Adam Seagrave (’05): What Pro-Lifers Can Learn from Frederick Douglass
March 25,
2013

Frederick DouglassFrederick DouglassA professor of political science at Northern Illinois University, Dr. S. Adam Seagrave (’05), has written a thoughtful article for The Public Discourse about the present state of the pro-life movement:

In a manner similar to the case of slavery as outlined by Douglass, there are two simple points that, once admitted, join to condemn clearly the practice of abortion: (1) the embryo is a human being from the moment of conception, and (2) all human beings have a natural right to life.…

The problem is that the younger and less developed the embryo is, the less it excites what some have called our “moral sense,” our sympathy with it as another human being like us. And as Hume correctly notes, human beings tend to be moved more by their passions and feelings, including the so-called “moral sense,” than by their intellectual understanding of the world when determining their actions. Even if our reason and common sense tell us clearly — as they undoubtedly do — that the embryo is a human being with the right to life, our moral sense or sympathy lets us off the hook.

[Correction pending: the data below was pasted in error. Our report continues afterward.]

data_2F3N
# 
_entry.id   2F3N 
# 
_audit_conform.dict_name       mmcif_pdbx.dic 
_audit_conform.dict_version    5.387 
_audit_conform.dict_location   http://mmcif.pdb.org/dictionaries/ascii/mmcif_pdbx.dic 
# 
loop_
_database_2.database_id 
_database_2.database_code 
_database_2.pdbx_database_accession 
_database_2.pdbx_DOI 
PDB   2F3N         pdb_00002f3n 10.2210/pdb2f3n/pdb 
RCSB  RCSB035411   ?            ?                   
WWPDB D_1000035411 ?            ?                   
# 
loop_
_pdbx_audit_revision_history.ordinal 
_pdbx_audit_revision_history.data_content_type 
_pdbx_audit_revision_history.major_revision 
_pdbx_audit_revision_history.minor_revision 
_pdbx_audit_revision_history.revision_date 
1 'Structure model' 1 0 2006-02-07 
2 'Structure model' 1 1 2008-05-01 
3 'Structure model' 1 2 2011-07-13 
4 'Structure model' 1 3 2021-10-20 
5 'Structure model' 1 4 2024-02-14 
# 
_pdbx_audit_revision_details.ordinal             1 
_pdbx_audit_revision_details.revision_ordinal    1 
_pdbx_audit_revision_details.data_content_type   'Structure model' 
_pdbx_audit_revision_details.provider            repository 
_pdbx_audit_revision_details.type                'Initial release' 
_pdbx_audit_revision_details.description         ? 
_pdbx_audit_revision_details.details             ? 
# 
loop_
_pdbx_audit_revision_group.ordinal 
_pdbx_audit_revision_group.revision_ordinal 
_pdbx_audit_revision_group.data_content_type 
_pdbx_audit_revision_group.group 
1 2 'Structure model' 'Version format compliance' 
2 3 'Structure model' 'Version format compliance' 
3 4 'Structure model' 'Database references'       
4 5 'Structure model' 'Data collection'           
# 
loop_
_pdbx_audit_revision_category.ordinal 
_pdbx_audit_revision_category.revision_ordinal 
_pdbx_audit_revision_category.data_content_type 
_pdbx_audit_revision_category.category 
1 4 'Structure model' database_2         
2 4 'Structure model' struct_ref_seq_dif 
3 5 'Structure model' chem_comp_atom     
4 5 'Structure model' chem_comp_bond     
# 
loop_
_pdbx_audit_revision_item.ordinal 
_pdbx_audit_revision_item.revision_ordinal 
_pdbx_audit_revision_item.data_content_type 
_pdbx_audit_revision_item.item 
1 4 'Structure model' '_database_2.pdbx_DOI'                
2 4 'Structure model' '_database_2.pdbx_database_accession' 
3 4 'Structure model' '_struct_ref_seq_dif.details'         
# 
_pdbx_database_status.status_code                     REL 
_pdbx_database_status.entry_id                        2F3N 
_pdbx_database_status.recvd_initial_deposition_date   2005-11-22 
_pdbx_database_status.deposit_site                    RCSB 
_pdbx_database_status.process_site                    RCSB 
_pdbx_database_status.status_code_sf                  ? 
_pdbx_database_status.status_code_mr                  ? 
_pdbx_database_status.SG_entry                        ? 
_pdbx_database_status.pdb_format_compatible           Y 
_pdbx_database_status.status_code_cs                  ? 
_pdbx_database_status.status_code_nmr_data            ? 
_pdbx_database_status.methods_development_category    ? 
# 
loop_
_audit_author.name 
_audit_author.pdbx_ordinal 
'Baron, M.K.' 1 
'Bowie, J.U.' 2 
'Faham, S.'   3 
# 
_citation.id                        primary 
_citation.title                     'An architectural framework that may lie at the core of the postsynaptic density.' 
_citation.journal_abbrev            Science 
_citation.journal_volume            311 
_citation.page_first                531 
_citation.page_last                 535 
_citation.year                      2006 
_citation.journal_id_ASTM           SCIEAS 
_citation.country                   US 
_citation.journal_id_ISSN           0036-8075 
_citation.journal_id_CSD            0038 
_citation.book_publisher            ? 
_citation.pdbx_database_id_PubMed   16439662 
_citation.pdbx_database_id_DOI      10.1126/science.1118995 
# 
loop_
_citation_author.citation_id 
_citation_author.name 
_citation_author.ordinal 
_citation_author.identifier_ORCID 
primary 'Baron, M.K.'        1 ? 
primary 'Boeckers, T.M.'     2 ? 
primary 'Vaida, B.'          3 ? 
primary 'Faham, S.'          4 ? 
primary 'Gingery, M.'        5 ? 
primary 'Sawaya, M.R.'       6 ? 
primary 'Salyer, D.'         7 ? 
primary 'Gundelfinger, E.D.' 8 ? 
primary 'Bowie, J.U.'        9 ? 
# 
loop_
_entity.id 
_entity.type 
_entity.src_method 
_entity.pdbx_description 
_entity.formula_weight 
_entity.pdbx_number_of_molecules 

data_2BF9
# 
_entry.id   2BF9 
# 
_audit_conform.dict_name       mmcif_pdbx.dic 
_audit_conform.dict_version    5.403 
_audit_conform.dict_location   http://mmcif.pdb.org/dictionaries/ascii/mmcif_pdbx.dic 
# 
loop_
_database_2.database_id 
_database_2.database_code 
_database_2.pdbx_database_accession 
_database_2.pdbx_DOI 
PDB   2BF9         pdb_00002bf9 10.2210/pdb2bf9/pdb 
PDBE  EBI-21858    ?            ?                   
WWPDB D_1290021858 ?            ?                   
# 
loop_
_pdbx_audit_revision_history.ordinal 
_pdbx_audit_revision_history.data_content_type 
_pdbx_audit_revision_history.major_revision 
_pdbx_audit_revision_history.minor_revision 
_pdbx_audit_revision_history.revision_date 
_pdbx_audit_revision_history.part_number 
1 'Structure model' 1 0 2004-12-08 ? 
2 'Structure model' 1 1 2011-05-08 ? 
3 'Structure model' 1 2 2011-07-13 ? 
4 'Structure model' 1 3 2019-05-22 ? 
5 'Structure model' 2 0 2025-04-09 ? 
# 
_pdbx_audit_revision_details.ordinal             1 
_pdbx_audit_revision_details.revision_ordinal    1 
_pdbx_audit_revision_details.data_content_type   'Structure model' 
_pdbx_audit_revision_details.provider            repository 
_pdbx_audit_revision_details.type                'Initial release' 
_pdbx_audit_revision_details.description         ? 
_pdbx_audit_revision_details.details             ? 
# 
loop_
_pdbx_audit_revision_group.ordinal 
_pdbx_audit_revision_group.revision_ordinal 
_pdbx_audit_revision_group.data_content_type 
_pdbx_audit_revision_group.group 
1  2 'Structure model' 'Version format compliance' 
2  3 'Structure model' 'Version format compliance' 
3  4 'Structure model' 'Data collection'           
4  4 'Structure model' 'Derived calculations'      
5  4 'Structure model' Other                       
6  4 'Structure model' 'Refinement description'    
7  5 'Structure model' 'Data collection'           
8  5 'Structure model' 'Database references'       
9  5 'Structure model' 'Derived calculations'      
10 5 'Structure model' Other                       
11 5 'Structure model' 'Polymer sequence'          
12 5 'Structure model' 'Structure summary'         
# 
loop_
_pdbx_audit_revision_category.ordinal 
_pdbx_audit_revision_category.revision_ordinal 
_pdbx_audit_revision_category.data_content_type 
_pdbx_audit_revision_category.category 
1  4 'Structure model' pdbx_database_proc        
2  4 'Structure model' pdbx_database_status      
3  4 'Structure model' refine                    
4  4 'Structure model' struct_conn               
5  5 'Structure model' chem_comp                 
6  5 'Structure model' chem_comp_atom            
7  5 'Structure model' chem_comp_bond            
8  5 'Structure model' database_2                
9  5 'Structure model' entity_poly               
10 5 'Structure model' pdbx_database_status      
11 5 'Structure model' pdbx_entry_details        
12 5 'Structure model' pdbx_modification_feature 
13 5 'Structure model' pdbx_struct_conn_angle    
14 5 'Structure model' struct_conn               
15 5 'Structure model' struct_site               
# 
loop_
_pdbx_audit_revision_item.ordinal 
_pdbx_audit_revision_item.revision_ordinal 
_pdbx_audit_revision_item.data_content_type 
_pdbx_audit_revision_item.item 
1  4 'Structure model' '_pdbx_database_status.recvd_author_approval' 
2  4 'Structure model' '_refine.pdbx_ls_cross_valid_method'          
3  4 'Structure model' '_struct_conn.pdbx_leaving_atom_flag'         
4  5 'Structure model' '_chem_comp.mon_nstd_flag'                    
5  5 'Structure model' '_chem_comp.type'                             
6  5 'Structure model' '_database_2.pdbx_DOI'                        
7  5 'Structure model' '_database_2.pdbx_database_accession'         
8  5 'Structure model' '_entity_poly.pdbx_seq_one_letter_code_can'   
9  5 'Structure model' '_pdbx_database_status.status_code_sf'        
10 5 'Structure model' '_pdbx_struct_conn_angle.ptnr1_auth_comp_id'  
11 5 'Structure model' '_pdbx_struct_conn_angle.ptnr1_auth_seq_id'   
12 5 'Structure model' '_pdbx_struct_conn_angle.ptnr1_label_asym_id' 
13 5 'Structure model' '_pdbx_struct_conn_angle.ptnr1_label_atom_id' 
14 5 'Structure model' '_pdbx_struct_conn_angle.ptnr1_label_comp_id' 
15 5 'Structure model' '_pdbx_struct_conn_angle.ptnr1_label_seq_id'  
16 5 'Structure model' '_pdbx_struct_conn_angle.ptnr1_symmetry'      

So where does this leave pro-life advocates? How can we bridge the Humean — and human — gap between intellectual understanding and actual practice in our nation? The answer lies in the parallel between the issue of abortion and those of slavery and subsequent civil rights. The pro-life movement needs to model more closely in its organization and practices the antebellum abolition movement and the civil rights movement in order to achieve similar success in ending the evil of abortion.

The entire article, Abortion and Our “Moral Sense,” is available on The Public Discourse website, published by The Witherspoon Intstitute.